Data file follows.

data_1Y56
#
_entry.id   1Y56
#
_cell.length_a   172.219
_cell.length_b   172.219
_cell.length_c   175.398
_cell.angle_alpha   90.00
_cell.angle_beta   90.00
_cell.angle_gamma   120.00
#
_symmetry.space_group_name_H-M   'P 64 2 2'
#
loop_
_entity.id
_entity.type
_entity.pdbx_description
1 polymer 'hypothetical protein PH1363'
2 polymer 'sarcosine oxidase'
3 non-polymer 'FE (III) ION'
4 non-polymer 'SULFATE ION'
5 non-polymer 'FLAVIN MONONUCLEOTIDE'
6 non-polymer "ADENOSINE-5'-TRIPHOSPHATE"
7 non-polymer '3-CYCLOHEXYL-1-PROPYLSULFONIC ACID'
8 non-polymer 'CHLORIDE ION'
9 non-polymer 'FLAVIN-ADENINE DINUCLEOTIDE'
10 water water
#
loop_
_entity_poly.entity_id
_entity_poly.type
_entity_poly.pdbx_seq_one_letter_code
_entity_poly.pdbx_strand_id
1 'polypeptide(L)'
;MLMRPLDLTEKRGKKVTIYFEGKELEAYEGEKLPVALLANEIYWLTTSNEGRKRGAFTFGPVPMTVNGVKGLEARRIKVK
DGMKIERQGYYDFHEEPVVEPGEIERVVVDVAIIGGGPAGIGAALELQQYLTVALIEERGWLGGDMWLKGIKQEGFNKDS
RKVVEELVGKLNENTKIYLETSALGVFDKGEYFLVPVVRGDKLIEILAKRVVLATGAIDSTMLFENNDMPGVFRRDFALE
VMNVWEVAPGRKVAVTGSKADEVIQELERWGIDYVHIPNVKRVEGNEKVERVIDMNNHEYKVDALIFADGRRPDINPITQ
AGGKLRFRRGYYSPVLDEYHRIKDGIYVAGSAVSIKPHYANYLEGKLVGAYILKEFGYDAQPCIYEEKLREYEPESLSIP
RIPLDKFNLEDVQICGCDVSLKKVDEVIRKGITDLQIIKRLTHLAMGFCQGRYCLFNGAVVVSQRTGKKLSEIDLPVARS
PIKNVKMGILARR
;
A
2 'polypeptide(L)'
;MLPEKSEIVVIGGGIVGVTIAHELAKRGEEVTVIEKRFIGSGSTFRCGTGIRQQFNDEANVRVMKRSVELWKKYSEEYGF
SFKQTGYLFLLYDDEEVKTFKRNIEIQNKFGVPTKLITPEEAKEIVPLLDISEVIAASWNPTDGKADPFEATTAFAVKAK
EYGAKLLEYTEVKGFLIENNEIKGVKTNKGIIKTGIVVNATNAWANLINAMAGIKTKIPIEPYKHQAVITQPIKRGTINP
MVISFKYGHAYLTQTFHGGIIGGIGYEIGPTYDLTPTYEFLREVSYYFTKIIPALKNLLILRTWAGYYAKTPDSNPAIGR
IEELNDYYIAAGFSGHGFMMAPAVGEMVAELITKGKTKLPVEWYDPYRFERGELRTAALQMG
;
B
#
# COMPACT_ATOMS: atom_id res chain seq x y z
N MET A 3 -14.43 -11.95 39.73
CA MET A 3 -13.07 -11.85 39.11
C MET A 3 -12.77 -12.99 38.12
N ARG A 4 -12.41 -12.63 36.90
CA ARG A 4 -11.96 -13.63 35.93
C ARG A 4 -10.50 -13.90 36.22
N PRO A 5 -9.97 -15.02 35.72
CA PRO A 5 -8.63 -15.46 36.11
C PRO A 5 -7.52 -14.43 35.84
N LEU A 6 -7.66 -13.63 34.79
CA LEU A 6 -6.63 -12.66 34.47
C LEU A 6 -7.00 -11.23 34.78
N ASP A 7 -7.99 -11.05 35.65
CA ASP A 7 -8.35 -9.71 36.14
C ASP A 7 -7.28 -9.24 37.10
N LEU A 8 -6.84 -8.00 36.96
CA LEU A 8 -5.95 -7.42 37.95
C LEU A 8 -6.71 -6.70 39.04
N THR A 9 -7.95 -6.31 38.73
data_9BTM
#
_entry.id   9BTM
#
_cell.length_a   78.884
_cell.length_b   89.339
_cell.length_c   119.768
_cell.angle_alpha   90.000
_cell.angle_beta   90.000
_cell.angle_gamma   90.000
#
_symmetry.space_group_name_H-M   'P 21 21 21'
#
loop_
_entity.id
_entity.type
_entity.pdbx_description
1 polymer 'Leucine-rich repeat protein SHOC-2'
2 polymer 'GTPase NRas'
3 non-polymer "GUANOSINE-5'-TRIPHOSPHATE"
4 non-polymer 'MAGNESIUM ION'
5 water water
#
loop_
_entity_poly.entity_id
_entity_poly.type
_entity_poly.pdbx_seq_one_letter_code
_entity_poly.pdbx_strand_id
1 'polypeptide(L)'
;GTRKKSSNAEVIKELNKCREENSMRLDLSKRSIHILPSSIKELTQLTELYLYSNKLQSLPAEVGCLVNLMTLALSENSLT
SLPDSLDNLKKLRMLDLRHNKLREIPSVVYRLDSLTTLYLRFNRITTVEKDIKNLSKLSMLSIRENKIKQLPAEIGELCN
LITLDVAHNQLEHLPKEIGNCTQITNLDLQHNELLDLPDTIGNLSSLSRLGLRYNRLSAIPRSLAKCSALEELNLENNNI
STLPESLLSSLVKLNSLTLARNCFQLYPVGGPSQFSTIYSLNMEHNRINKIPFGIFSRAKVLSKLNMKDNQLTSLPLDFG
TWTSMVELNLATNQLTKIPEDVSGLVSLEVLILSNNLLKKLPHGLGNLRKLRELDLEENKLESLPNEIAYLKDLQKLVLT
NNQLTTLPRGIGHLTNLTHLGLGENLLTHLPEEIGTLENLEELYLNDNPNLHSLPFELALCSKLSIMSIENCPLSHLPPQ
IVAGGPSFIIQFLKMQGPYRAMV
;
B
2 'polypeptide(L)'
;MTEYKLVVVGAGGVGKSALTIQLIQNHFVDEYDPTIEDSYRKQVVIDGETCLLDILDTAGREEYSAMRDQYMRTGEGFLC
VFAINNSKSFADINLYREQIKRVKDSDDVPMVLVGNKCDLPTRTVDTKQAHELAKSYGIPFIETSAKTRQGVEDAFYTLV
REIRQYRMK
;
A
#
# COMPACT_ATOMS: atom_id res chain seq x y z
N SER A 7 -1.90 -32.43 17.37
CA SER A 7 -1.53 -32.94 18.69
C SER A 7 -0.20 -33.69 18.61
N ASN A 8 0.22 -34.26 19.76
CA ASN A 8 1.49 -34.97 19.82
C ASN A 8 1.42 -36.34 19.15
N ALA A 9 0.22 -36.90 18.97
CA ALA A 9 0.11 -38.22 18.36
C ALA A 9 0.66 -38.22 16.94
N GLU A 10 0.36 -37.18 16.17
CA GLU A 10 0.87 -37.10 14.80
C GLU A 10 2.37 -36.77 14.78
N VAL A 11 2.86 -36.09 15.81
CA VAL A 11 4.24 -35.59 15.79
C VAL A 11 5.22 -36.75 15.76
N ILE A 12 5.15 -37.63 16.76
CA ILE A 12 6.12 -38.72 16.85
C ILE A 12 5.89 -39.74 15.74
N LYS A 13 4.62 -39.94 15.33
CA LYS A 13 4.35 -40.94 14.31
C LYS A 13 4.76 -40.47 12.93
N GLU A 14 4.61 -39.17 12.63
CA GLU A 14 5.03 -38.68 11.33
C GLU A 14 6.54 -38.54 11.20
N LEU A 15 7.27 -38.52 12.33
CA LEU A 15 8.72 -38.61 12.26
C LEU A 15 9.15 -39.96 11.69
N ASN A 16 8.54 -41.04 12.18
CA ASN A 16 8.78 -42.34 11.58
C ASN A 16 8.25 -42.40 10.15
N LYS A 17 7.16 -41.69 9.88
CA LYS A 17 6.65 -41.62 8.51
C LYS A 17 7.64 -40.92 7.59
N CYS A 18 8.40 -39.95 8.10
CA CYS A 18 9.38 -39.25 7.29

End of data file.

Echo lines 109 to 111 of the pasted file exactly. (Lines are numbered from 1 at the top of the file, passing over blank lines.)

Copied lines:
;
B
2 'polypeptide(L)'